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Postfix Documentation
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Dangerous use of smtpd_recipient_restrictions

By now the reader may wonder why we need smtpd client, helo or sender restrictions, when their evaluation is postponed until the RCPT TO or ETRN command. Some people recommend placing ALL the access restrictions in the smtpd_recipient_restrictions list. Unfortunately, this can result in too permissive access. How is this possible?

The purpose of the smtpd_recipient_restrictions feature is to control how Postfix replies to the RCPT TO command. If the restriction list evaluates to REJECT or DEFER, the recipient address is rejected; no surprises here. If the result is PERMIT, then the recipient address is accepted. And this is where surprises can happen.

Here is an example that shows when a PERMIT result can result in too much access permission:

1 /etc/postfix/
smtpd_recipient_restrictions = 
check_helo_access hash:/etc/postfix/helo_access
8 /etc/postfix/helo_access:
9     localhost.localdomain PERMIT

Line 5 rejects mail from hosts that don't specify a proper hostname in the HELO command (with Postfix < 2.3, specify reject_unknown_hostname). Lines 4 and 9 make an exception to allow mail from some machine that announces itself with "HELO localhost.localdomain".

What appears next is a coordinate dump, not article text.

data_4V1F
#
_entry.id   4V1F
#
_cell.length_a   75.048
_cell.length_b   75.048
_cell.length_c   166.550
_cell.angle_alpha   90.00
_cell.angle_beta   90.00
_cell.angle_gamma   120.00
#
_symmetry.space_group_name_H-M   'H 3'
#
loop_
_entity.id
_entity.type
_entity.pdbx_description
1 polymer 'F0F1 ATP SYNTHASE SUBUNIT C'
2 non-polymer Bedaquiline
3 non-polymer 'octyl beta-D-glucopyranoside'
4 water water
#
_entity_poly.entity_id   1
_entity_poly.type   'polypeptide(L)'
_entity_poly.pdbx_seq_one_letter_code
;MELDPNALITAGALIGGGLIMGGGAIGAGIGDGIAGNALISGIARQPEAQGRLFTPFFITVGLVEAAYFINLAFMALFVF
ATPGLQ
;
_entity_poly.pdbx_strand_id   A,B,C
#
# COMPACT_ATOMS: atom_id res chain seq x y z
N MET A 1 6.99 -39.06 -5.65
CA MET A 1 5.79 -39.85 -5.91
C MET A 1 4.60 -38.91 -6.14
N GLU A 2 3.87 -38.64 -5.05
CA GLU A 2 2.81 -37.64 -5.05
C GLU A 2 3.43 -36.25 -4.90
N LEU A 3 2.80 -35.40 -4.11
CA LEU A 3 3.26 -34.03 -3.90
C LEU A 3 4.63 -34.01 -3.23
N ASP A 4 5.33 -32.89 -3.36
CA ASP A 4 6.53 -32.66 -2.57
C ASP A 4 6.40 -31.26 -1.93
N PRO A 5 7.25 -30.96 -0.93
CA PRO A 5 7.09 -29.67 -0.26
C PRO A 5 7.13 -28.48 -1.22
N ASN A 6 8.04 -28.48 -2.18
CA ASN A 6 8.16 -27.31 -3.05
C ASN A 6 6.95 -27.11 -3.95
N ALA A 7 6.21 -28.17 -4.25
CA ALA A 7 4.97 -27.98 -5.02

The problem with this configuration is that smtpd_recipient_restrictions evaluates to PERMIT for EVERY host that announces itself as "localhost.localdomain", making Postfix an open relay for all such hosts.

In order to avoid surprises like these with smtpd_recipient_restrictions, you should place non-recipient restrictions AFTER the reject_unauth_destination restriction, not before. In the above example, the HELO based restrictions should be placed AFTER reject_unauth_destination, or better, the HELO based restrictions should be placed under smtpd_helo_restrictions where they can do no harm.

Postfix Documentation
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